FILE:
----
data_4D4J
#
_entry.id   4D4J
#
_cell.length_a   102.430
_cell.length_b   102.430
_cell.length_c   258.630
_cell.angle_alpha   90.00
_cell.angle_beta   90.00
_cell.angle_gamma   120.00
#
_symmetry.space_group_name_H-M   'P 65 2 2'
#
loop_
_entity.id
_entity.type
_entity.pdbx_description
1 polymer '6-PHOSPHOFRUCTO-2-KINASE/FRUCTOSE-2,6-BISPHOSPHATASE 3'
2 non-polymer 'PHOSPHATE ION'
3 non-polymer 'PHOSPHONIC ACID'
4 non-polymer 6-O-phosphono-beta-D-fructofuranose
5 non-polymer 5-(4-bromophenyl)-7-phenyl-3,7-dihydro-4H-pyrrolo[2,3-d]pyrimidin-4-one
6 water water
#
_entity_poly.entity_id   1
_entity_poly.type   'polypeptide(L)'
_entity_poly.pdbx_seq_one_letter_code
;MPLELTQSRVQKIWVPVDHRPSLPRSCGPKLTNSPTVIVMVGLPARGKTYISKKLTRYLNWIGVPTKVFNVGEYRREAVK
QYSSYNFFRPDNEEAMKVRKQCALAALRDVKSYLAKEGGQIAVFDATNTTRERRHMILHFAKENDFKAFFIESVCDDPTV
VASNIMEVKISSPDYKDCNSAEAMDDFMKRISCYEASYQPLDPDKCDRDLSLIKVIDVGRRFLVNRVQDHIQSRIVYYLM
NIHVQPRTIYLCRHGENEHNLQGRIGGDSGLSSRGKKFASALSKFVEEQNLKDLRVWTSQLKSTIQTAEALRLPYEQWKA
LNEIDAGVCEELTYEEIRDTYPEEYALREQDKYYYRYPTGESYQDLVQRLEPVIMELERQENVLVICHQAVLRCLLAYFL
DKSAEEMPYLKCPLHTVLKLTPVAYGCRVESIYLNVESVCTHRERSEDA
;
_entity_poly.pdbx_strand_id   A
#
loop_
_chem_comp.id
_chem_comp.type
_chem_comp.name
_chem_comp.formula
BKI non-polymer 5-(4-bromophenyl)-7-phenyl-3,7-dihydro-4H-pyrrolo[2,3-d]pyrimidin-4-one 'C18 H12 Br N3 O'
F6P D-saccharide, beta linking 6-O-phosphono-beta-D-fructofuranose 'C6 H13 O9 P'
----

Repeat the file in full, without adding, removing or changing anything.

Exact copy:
data_4D4J
#
_entry.id   4D4J
#
_cell.length_a   102.430
_cell.length_b   102.430
_cell.length_c   258.630
_cell.angle_alpha   90.00
_cell.angle_beta   90.00
_cell.angle_gamma   120.00
#
_symmetry.space_group_name_H-M   'P 65 2 2'
#
loop_
_entity.id
_entity.type
_entity.pdbx_description
1 polymer '6-PHOSPHOFRUCTO-2-KINASE/FRUCTOSE-2,6-BISPHOSPHATASE 3'
2 non-polymer 'PHOSPHATE ION'
3 non-polymer 'PHOSPHONIC ACID'
4 non-polymer 6-O-phosphono-beta-D-fructofuranose
5 non-polymer 5-(4-bromophenyl)-7-phenyl-3,7-dihydro-4H-pyrrolo[2,3-d]pyrimidin-4-one
6 water water
#
_entity_poly.entity_id   1
_entity_poly.type   'polypeptide(L)'
_entity_poly.pdbx_seq_one_letter_code
;MPLELTQSRVQKIWVPVDHRPSLPRSCGPKLTNSPTVIVMVGLPARGKTYISKKLTRYLNWIGVPTKVFNVGEYRREAVK
QYSSYNFFRPDNEEAMKVRKQCALAALRDVKSYLAKEGGQIAVFDATNTTRERRHMILHFAKENDFKAFFIESVCDDPTV
VASNIMEVKISSPDYKDCNSAEAMDDFMKRISCYEASYQPLDPDKCDRDLSLIKVIDVGRRFLVNRVQDHIQSRIVYYLM
NIHVQPRTIYLCRHGENEHNLQGRIGGDSGLSSRGKKFASALSKFVEEQNLKDLRVWTSQLKSTIQTAEALRLPYEQWKA
LNEIDAGVCEELTYEEIRDTYPEEYALREQDKYYYRYPTGESYQDLVQRLEPVIMELERQENVLVICHQAVLRCLLAYFL
DKSAEEMPYLKCPLHTVLKLTPVAYGCRVESIYLNVESVCTHRERSEDA
;
_entity_poly.pdbx_strand_id   A
#
loop_
_chem_comp.id
_chem_comp.type
_chem_comp.name
_chem_comp.formula
BKI non-polymer 5-(4-bromophenyl)-7-phenyl-3,7-dihydro-4H-pyrrolo[2,3-d]pyrimidin-4-one 'C18 H12 Br N3 O'
F6P D-saccharide, beta linking 6-O-phosphono-beta-D-fructofuranose 'C6 H13 O9 P'